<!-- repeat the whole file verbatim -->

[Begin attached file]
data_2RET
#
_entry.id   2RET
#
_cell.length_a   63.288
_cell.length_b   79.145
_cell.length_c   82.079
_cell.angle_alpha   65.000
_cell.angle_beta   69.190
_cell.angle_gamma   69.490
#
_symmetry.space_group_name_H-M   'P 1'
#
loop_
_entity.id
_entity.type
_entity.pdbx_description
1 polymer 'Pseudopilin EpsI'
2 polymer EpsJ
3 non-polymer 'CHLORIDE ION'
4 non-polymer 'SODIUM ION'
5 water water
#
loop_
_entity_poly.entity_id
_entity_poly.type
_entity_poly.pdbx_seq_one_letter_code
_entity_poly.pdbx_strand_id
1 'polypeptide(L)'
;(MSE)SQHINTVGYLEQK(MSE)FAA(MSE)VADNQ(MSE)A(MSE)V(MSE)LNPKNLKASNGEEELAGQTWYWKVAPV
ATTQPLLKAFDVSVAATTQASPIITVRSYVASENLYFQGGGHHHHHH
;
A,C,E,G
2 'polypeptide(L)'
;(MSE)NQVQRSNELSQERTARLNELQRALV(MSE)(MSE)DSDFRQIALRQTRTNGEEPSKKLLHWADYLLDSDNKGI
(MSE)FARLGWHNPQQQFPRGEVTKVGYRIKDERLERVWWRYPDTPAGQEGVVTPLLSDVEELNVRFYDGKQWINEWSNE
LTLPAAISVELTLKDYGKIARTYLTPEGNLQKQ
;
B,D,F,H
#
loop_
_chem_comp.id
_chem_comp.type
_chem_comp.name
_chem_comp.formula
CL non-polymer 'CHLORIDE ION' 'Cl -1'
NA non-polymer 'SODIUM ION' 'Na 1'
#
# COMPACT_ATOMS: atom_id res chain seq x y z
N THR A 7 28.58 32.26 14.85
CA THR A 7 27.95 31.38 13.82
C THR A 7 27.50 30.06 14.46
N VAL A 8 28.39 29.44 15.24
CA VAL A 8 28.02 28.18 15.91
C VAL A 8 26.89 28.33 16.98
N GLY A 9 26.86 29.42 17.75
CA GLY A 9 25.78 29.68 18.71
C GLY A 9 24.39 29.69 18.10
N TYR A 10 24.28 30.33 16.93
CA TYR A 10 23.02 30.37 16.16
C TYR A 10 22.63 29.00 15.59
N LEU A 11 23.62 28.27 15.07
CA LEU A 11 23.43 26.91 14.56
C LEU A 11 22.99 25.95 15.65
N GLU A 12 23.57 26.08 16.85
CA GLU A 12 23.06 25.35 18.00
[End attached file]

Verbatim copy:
data_2RET
#
_entry.id   2RET
#
_cell.length_a   63.288
_cell.length_b   79.145
_cell.length_c   82.079
_cell.angle_alpha   65.000
_cell.angle_beta   69.190
_cell.angle_gamma   69.490
#
_symmetry.space_group_name_H-M   'P 1'
#
loop_
_entity.id
_entity.type
_entity.pdbx_description
1 polymer 'Pseudopilin EpsI'
2 polymer EpsJ
3 non-polymer 'CHLORIDE ION'
4 non-polymer 'SODIUM ION'
5 water water
#
loop_
_entity_poly.entity_id
_entity_poly.type
_entity_poly.pdbx_seq_one_letter_code
_entity_poly.pdbx_strand_id
1 'polypeptide(L)'
;(MSE)SQHINTVGYLEQK(MSE)FAA(MSE)VADNQ(MSE)A(MSE)V(MSE)LNPKNLKASNGEEELAGQTWYWKVAPV
ATTQPLLKAFDVSVAATTQASPIITVRSYVASENLYFQGGGHHHHHH
;
A,C,E,G
2 'polypeptide(L)'
;(MSE)NQVQRSNELSQERTARLNELQRALV(MSE)(MSE)DSDFRQIALRQTRTNGEEPSKKLLHWADYLLDSDNKGI
(MSE)FARLGWHNPQQQFPRGEVTKVGYRIKDERLERVWWRYPDTPAGQEGVVTPLLSDVEELNVRFYDGKQWINEWSNE
LTLPAAISVELTLKDYGKIARTYLTPEGNLQKQ
;
B,D,F,H
#
loop_
_chem_comp.id
_chem_comp.type
_chem_comp.name
_chem_comp.formula
CL non-polymer 'CHLORIDE ION' 'Cl -1'
NA non-polymer 'SODIUM ION' 'Na 1'
#
# COMPACT_ATOMS: atom_id res chain seq x y z
N THR A 7 28.58 32.26 14.85
CA THR A 7 27.95 31.38 13.82
C THR A 7 27.50 30.06 14.46
N VAL A 8 28.39 29.44 15.24
CA VAL A 8 28.02 28.18 15.91
C VAL A 8 26.89 28.33 16.98
N GLY A 9 26.86 29.42 17.75
CA GLY A 9 25.78 29.68 18.71
C GLY A 9 24.39 29.69 18.10
N TYR A 10 24.28 30.33 16.93
CA TYR A 10 23.02 30.37 16.16
C TYR A 10 22.63 29.00 15.59
N LEU A 11 23.62 28.27 15.07
CA LEU A 11 23.43 26.91 14.56
C LEU A 11 22.99 25.95 15.65
N GLU A 12 23.57 26.08 16.85
CA GLU A 12 23.06 25.35 18.00